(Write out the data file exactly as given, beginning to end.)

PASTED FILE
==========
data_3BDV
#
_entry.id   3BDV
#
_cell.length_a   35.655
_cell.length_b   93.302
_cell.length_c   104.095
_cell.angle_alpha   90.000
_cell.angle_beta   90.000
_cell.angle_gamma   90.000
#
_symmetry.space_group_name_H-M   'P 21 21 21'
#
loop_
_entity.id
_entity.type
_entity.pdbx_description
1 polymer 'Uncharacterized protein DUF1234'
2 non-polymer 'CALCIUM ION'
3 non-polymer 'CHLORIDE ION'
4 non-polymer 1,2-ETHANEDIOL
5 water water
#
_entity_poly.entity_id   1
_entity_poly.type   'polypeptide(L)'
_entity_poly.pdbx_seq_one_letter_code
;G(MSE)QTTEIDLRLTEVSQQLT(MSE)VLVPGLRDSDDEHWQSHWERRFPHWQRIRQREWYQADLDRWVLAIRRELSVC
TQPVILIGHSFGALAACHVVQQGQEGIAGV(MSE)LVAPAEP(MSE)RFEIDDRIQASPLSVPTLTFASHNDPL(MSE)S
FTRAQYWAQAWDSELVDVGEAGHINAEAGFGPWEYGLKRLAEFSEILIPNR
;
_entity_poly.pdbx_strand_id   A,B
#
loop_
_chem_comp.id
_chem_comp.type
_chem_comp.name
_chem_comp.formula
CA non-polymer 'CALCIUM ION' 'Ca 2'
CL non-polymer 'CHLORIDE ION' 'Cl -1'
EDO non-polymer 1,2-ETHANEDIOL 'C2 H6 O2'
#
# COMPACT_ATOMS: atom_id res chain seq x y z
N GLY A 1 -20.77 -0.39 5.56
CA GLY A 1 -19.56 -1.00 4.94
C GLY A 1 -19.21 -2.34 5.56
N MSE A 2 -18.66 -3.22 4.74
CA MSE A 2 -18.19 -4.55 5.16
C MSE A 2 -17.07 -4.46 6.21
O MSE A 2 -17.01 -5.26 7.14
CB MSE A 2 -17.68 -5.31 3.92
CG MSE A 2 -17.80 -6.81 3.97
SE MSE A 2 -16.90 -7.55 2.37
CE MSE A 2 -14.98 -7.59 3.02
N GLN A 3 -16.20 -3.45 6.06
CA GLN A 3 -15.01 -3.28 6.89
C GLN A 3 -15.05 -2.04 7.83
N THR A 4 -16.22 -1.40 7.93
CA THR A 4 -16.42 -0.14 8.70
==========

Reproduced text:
data_3BDV
#
_entry.id   3BDV
#
_cell.length_a   35.655
_cell.length_b   93.302
_cell.length_c   104.095
_cell.angle_alpha   90.000
_cell.angle_beta   90.000
_cell.angle_gamma   90.000
#
_symmetry.space_group_name_H-M   'P 21 21 21'
#
loop_
_entity.id
_entity.type
_entity.pdbx_description
1 polymer 'Uncharacterized protein DUF1234'
2 non-polymer 'CALCIUM ION'
3 non-polymer 'CHLORIDE ION'
4 non-polymer 1,2-ETHANEDIOL
5 water water
#
_entity_poly.entity_id   1
_entity_poly.type   'polypeptide(L)'
_entity_poly.pdbx_seq_one_letter_code
;G(MSE)QTTEIDLRLTEVSQQLT(MSE)VLVPGLRDSDDEHWQSHWERRFPHWQRIRQREWYQADLDRWVLAIRRELSVC
TQPVILIGHSFGALAACHVVQQGQEGIAGV(MSE)LVAPAEP(MSE)RFEIDDRIQASPLSVPTLTFASHNDPL(MSE)S
FTRAQYWAQAWDSELVDVGEAGHINAEAGFGPWEYGLKRLAEFSEILIPNR
;
_entity_poly.pdbx_strand_id   A,B
#
loop_
_chem_comp.id
_chem_comp.type
_chem_comp.name
_chem_comp.formula
CA non-polymer 'CALCIUM ION' 'Ca 2'
CL non-polymer 'CHLORIDE ION' 'Cl -1'
EDO non-polymer 1,2-ETHANEDIOL 'C2 H6 O2'
#
# COMPACT_ATOMS: atom_id res chain seq x y z
N GLY A 1 -20.77 -0.39 5.56
CA GLY A 1 -19.56 -1.00 4.94
C GLY A 1 -19.21 -2.34 5.56
N MSE A 2 -18.66 -3.22 4.74
CA MSE A 2 -18.19 -4.55 5.16
C MSE A 2 -17.07 -4.46 6.21
O MSE A 2 -17.01 -5.26 7.14
CB MSE A 2 -17.68 -5.31 3.92
CG MSE A 2 -17.80 -6.81 3.97
SE MSE A 2 -16.90 -7.55 2.37
CE MSE A 2 -14.98 -7.59 3.02
N GLN A 3 -16.20 -3.45 6.06
CA GLN A 3 -15.01 -3.28 6.89
C GLN A 3 -15.05 -2.04 7.83
N THR A 4 -16.22 -1.40 7.93
CA THR A 4 -16.42 -0.14 8.70